Analysts have gotten in on the FareCompare buzz because historical data drives pricing in the season-dependent airline industry. The site's complete record of fares indicates whether a company has set a particularly pricey November or an uncharacteristically cheap January-and that can tell the savvy airline-industry watcher more than whether it's a good time to take flight. This spring one excited analyst emailed Seaney an unsolicited illustration of how FareCompare's historical price index closely correlates with and can help predict the main airline-stock indicator, the Revenue per Available Seat Mile (RASM).
A sort of train spotter for airfares, Seaney obsessively monitors each day's prices like breaking news and has been doing so long enough that he has a sense of what a particular airline's next move might be. Observe his office after an airline makes a major price move or holds an analyst call: The phone will be ringing off the hook with analysts who want his opinion. Morgan Stanley, Merrill Lynch, Bear Sterns-almost every major investment bank has analysts who subscribe to Seaney's email updates, which highlight pricing trends weeks before the airlines include these figures in their monthly or quarterly reports. Bypassing the traditional time frame for receiving pricing information, analysts can get up-to-the-minute pictures of companies' performances.
"If fares are dropping on a given route, there may be sales issues about what percentage of seats are being sold," Blank says. "[Analysts] may be able to say, 'Here's an area where a new entrant has come in on this route, and fares have dropped because of it.' So it may give them some directional information on how airlines are doing on given routes."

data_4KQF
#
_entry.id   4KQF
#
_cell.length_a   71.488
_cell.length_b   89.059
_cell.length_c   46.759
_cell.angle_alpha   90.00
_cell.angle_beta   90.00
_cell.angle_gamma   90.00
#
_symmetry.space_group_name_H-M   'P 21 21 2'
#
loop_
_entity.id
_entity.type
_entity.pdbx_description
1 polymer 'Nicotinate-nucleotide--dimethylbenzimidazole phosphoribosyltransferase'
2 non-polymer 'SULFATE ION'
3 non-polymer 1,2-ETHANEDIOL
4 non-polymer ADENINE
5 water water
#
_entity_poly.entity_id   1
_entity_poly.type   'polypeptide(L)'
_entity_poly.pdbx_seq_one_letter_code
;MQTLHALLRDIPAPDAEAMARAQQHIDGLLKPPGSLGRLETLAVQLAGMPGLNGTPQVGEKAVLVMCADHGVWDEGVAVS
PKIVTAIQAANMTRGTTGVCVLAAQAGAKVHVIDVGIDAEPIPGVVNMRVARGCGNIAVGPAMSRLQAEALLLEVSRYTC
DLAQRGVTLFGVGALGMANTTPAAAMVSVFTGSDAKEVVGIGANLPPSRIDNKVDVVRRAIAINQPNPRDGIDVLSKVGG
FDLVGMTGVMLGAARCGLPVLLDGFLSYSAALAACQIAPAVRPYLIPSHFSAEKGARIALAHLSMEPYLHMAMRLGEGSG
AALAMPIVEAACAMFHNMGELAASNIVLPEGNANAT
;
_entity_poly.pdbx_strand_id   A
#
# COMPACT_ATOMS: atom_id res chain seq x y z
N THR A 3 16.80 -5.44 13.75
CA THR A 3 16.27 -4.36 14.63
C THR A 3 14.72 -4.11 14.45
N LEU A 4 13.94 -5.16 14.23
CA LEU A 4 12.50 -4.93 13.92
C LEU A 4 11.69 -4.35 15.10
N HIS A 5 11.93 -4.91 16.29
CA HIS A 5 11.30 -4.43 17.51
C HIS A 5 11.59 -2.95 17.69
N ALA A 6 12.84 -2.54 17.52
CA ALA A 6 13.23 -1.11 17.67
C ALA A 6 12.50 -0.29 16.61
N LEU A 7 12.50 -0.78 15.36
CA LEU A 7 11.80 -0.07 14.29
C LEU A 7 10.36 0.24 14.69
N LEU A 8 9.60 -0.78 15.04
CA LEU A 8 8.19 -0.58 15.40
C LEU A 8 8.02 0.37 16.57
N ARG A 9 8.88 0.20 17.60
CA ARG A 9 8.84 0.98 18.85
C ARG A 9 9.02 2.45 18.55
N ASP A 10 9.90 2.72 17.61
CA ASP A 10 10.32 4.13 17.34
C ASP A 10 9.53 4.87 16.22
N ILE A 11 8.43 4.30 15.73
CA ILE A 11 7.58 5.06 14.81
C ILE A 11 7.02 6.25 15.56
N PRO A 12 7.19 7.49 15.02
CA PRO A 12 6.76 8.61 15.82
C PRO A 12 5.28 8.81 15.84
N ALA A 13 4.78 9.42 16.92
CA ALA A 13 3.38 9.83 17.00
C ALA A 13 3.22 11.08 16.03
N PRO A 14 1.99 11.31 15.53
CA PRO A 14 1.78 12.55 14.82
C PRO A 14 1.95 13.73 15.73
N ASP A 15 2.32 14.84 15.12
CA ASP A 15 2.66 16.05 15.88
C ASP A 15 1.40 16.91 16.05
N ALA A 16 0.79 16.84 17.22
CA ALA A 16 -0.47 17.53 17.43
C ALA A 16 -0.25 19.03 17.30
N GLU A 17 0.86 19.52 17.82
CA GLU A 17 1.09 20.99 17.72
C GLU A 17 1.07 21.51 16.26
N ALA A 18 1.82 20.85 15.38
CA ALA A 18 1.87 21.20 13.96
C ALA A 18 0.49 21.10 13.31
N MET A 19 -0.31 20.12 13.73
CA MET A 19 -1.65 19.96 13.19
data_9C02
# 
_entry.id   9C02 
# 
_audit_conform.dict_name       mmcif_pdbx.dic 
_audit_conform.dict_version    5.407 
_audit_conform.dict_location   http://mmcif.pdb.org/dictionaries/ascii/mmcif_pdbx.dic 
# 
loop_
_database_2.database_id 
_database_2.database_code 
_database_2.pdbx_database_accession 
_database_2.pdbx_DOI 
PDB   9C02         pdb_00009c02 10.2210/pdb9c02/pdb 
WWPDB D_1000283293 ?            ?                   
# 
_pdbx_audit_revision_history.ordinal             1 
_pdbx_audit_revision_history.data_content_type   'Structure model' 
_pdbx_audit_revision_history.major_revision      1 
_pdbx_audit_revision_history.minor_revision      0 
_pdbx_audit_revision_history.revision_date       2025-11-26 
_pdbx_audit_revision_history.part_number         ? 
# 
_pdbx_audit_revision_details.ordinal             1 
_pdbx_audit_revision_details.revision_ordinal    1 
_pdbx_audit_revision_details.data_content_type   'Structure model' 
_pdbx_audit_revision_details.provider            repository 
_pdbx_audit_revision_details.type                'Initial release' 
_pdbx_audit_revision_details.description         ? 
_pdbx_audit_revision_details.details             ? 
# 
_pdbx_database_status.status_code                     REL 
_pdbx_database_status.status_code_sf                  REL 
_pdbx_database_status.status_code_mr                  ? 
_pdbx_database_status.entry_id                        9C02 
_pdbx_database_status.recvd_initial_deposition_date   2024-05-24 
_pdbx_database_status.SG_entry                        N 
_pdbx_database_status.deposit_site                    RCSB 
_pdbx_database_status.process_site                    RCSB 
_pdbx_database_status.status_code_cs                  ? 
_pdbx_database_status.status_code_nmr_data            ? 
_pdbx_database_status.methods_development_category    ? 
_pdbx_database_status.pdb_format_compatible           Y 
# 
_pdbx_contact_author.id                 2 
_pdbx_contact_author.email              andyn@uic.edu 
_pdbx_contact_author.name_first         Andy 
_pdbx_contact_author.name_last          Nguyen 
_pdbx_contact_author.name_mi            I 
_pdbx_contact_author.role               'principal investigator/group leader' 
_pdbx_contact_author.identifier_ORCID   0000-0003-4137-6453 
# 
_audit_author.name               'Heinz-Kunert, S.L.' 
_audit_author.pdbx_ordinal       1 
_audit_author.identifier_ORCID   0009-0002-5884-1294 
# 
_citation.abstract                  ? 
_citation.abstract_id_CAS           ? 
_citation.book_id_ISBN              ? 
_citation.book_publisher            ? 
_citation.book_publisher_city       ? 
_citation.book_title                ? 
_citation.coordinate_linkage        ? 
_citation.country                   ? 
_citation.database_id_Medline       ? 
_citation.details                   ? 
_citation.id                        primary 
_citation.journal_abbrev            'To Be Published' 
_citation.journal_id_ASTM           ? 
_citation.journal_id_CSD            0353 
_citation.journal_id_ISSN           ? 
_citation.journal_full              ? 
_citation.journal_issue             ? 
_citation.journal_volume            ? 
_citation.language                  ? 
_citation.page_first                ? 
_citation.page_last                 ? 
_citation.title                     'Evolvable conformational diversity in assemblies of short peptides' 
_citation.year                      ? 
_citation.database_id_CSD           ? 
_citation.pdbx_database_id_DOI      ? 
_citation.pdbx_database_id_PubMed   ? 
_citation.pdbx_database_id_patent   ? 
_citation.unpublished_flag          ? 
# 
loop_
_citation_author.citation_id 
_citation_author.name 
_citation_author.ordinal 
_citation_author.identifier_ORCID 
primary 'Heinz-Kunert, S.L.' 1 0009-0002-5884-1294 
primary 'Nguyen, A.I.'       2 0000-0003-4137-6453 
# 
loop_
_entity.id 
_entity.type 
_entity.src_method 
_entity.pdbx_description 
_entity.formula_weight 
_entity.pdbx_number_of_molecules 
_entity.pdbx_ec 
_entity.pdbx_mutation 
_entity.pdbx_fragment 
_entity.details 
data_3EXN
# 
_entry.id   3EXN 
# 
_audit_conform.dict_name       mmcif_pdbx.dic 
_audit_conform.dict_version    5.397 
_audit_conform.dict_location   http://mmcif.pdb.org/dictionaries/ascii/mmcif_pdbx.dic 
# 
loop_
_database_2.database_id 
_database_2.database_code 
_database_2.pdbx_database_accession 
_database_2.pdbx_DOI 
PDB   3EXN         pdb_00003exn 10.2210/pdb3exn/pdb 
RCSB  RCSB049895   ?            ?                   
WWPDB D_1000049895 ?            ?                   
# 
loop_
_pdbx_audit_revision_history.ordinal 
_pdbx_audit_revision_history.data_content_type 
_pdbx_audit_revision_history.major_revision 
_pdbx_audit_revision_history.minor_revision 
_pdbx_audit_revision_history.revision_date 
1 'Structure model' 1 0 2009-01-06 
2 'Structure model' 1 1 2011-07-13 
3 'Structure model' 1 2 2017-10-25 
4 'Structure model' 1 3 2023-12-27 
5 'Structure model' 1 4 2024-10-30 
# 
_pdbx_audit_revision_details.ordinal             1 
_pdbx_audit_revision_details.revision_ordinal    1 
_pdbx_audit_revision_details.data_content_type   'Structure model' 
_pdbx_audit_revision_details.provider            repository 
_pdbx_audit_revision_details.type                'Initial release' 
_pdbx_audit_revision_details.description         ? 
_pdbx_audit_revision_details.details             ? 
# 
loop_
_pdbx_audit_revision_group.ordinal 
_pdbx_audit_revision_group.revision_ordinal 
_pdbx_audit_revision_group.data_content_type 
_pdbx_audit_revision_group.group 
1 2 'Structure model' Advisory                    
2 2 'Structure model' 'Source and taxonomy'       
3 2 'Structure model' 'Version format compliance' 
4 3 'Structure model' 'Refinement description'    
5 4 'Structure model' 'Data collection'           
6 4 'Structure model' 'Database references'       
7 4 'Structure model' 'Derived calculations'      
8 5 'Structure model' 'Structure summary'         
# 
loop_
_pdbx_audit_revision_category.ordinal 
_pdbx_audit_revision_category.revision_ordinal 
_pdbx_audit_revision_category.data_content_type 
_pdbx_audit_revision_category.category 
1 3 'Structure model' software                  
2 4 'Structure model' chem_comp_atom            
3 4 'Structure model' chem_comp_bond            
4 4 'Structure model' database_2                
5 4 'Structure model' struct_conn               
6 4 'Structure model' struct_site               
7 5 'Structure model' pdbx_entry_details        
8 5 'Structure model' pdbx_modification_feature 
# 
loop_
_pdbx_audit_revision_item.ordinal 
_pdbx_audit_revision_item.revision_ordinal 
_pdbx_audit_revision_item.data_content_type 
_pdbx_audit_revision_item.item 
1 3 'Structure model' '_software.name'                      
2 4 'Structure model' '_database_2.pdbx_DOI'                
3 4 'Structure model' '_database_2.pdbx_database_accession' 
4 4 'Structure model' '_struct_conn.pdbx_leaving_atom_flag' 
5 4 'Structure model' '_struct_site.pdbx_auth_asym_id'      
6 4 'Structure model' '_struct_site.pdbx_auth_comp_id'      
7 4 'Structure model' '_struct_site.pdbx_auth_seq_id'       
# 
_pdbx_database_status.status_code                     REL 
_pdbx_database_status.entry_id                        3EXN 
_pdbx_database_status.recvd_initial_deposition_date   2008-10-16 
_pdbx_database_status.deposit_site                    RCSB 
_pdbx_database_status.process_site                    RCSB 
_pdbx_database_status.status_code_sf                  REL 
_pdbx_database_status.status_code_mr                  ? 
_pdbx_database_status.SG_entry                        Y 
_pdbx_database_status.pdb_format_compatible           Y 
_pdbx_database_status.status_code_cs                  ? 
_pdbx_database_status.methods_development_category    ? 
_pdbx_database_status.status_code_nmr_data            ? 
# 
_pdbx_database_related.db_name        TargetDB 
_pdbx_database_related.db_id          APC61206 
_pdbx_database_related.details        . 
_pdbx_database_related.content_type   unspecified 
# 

Some firms have asked for exclusives on his information, but Seaney is still deciding whether to capitalize on the unexpected investor interest.
"We've been told that the people who really want this data would be hedge funds and people who have large investments in the airlines," Seaney said. "To be honest, we had no idea that there were even airline analysts. Our idea was to be the airline gurus. All kinds of crazy things happen when you have tons of data."
FareCompare's capacity to handle information that airlines would rather keep proprietary has led to some spotlight-stealing moments. Last November, Delta launched a massive fare sale, discounting all flights an average of $281. Airlines can only make fare changes three times per day, and Delta chose to file the sale at 8 p.m. so competitors would have to wait until 10 a.m. the next morning to respond. But FareCompare, which is able to display new fares less than 10 minutes after they are filed, alerted analysts and travelers to the lowered rates through email about two hours after Delta's filing, pre-empting a costly ad campaign meant to launch the sale. Analysts flooded the airline with calls hours before the discounted rates were even announced, while travelers called wanting to book flights displayed on FareCompare that weren't yet loaded into Delta's reservation system.
"We did get an angry phone call from a high-level person at Delta," Seaney said. "They're not used to someone that they can't manage through a contract having their data. I talk to people at the airlines all the time, and none of them are overly excited about it."
FareCompare's revenue is in the six figures but is likely to reach into tens of millions in a few months-astounding growth for a year-and-a-half-old internet startup. Seaney says that won't stop him from personally answering ten thousand customer emails per year or spending an hour with anyone curious enough to try to grasp the complex world of air-travel pricing.
Last June, an elderly man who lives a few blocks from FareCompare's Dallas headquarters walked over, looking to buy a ticket. Seaney helped him make his purchase online.
"We only have one customer [using us as] a personal travel agency," Seaney said, "He comes every four months."